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Emmi is a widow and window-cleaner in her Sixties. She meets a younger migrant from Morrocco, who is called Ali by everyone because of his original long and hard to spell name. When the two fall in love and get married they face a toxic exclusion from the environment due to the age difference and the fact that the male is an immigrant. “Fear eats the soul” is one of the sentences Ali says while talking with Emmi early in the movie. It becomes almost literal later on, when it turns out that Ali has a stomach ulcer and is hospitalised. 
The movie was shot only in two weeks as a low budget production. The topic xenophobia hadn’t been shown like that in a contemporary film in Germany before. It was pioneering in its camera usage.The characters are often shown on screen in exaggerated ways; characters are shown far away from the camera to emphasise how distant from society Emmi and Ali feel, while their apartment is shot in a claustrophobic manner, to symbolise the fear they feel in their relationship and everyday life. Spectatorship in the film embodies social oppression against marginalised individuals, yet ironically, such distancing diminishes when the neighbourhood sees a utilitarian need in Emmi and Ali, as “productive and consuming bodies”.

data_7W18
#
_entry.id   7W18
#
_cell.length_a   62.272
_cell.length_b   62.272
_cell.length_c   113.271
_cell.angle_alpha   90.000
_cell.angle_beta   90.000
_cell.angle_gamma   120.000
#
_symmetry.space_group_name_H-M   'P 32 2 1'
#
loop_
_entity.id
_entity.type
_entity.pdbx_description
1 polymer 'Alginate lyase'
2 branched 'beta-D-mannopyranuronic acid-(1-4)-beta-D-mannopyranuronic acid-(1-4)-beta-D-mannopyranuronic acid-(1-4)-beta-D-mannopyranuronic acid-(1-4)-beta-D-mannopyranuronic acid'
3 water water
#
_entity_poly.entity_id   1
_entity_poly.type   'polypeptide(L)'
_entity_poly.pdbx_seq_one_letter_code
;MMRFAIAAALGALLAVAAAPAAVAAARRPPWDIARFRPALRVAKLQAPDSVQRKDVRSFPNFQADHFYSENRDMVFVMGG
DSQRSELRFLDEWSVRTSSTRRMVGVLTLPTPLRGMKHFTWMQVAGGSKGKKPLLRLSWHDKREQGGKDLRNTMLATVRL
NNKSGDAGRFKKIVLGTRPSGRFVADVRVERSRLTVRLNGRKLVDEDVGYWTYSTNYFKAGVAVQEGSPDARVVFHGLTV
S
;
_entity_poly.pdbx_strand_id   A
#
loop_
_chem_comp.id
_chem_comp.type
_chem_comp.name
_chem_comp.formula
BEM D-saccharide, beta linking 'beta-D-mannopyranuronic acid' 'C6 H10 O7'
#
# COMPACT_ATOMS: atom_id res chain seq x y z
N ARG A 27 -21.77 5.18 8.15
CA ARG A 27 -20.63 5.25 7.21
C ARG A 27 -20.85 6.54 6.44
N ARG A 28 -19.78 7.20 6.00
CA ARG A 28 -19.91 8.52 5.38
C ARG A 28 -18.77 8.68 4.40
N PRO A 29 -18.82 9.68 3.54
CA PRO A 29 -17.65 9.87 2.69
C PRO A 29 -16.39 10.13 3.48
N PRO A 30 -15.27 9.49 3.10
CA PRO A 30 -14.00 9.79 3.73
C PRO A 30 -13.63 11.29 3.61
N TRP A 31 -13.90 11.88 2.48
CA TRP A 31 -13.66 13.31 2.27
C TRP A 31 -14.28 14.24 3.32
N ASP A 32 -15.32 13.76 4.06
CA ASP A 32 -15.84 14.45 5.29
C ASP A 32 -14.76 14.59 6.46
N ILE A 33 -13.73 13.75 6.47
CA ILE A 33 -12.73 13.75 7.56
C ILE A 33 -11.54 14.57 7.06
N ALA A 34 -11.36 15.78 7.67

Rainer Werner Fassbinder (1945-1982) was a German theatre director, composer, cinematographer, editor, and essayist. He is widely regarded as a prominent figure and catalyst of the New German Cinema movement. Fassbinder himself grew up under some of the domestic effects of immigrant prejudice, given that his mother immigrated back to Germany from Poland after the Soviet Occupation and Fassbinder grew up in a turbulent and eventually divorcing household where immigrating relatives stayed with them. “Ali. Fear Eats The Soul” was Fassbinder’s first international success and gained him a price of the international film critics in Cannes.  In German media the film was discussed controversial. A Journalist asked the director in a talk show on German ZDF-TV, if he really considered his movie universal enough to compete in Cannes since his plot is located in the German province. Fassbinder answered: “Maybe you are to provincial to assess that.”
Curator’s statement: “It was a bit loss for the German cinema when Fassbinder died in the age of 37. As an artist from Berlin I knew some of the actors and people from his team. They were all puzzled and uprooted after his passing due to the enormous intensity he was able to create on the set. He unfolded the many ambiguities in German society and created a film-language which is still enriching to watch.” (Thomas Büsch) 

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